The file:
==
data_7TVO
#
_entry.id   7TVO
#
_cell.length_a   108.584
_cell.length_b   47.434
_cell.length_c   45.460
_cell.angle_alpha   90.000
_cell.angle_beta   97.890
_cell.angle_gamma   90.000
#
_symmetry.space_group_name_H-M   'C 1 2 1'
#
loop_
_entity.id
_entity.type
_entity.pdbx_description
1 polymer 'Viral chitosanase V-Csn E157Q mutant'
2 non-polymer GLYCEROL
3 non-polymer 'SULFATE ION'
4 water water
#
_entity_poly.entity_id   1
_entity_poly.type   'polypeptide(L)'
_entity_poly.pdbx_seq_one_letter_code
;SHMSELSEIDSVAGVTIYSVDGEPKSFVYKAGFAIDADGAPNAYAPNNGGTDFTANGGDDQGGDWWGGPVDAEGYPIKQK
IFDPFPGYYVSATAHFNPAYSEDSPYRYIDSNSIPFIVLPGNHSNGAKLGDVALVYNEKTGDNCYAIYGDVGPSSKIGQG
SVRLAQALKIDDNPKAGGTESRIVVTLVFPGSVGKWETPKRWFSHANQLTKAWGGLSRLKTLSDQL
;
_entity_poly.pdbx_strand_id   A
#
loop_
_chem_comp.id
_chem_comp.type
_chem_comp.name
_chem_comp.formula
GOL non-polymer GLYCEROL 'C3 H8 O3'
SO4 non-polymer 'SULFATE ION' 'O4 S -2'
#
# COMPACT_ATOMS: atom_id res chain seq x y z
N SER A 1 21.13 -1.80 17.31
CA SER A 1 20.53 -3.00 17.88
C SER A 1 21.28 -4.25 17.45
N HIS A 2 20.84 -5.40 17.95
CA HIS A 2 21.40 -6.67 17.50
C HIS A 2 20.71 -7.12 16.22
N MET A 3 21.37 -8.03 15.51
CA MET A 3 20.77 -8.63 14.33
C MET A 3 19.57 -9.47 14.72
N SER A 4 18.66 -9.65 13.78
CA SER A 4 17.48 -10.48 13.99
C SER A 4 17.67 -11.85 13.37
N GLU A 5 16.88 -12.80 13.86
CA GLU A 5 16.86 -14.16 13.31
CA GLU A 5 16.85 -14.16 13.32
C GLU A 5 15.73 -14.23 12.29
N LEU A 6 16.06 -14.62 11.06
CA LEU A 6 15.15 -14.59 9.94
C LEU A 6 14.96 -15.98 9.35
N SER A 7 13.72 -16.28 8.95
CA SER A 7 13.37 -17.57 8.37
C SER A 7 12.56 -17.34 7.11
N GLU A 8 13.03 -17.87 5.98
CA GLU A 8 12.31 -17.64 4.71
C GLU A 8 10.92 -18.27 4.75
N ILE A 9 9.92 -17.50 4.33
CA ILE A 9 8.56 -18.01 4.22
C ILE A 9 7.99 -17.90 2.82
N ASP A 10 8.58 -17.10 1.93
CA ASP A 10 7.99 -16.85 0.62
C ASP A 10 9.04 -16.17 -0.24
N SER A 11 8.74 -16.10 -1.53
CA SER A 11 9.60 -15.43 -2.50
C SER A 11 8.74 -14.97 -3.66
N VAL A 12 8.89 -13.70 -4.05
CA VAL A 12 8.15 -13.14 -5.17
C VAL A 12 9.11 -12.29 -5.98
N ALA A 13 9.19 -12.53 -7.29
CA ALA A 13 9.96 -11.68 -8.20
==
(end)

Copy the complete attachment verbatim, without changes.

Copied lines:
data_7TVO
#
_entry.id   7TVO
#
_cell.length_a   108.584
_cell.length_b   47.434
_cell.length_c   45.460
_cell.angle_alpha   90.000
_cell.angle_beta   97.890
_cell.angle_gamma   90.000
#
_symmetry.space_group_name_H-M   'C 1 2 1'
#
loop_
_entity.id
_entity.type
_entity.pdbx_description
1 polymer 'Viral chitosanase V-Csn E157Q mutant'
2 non-polymer GLYCEROL
3 non-polymer 'SULFATE ION'
4 water water
#
_entity_poly.entity_id   1
_entity_poly.type   'polypeptide(L)'
_entity_poly.pdbx_seq_one_letter_code
;SHMSELSEIDSVAGVTIYSVDGEPKSFVYKAGFAIDADGAPNAYAPNNGGTDFTANGGDDQGGDWWGGPVDAEGYPIKQK
IFDPFPGYYVSATAHFNPAYSEDSPYRYIDSNSIPFIVLPGNHSNGAKLGDVALVYNEKTGDNCYAIYGDVGPSSKIGQG
SVRLAQALKIDDNPKAGGTESRIVVTLVFPGSVGKWETPKRWFSHANQLTKAWGGLSRLKTLSDQL
;
_entity_poly.pdbx_strand_id   A
#
loop_
_chem_comp.id
_chem_comp.type
_chem_comp.name
_chem_comp.formula
GOL non-polymer GLYCEROL 'C3 H8 O3'
SO4 non-polymer 'SULFATE ION' 'O4 S -2'
#
# COMPACT_ATOMS: atom_id res chain seq x y z
N SER A 1 21.13 -1.80 17.31
CA SER A 1 20.53 -3.00 17.88
C SER A 1 21.28 -4.25 17.45
N HIS A 2 20.84 -5.40 17.95
CA HIS A 2 21.40 -6.67 17.50
C HIS A 2 20.71 -7.12 16.22
N MET A 3 21.37 -8.03 15.51
CA MET A 3 20.77 -8.63 14.33
C MET A 3 19.57 -9.47 14.72
N SER A 4 18.66 -9.65 13.78
CA SER A 4 17.48 -10.48 13.99
C SER A 4 17.67 -11.85 13.37
N GLU A 5 16.88 -12.80 13.86
CA GLU A 5 16.86 -14.16 13.31
CA GLU A 5 16.85 -14.16 13.32
C GLU A 5 15.73 -14.23 12.29
N LEU A 6 16.06 -14.62 11.06
CA LEU A 6 15.15 -14.59 9.94
C LEU A 6 14.96 -15.98 9.35
N SER A 7 13.72 -16.28 8.95
CA SER A 7 13.37 -17.57 8.37
C SER A 7 12.56 -17.34 7.11
N GLU A 8 13.03 -17.87 5.98
CA GLU A 8 12.31 -17.64 4.71
C GLU A 8 10.92 -18.27 4.75
N ILE A 9 9.92 -17.50 4.33
CA ILE A 9 8.56 -18.01 4.22
C ILE A 9 7.99 -17.90 2.82
N ASP A 10 8.58 -17.10 1.93
CA ASP A 10 7.99 -16.85 0.62
C ASP A 10 9.04 -16.17 -0.24
N SER A 11 8.74 -16.10 -1.53
CA SER A 11 9.60 -15.43 -2.50
C SER A 11 8.74 -14.97 -3.66
N VAL A 12 8.89 -13.70 -4.05
CA VAL A 12 8.15 -13.14 -5.17
C VAL A 12 9.11 -12.29 -5.98
N ALA A 13 9.19 -12.53 -7.29
CA ALA A 13 9.96 -11.68 -8.20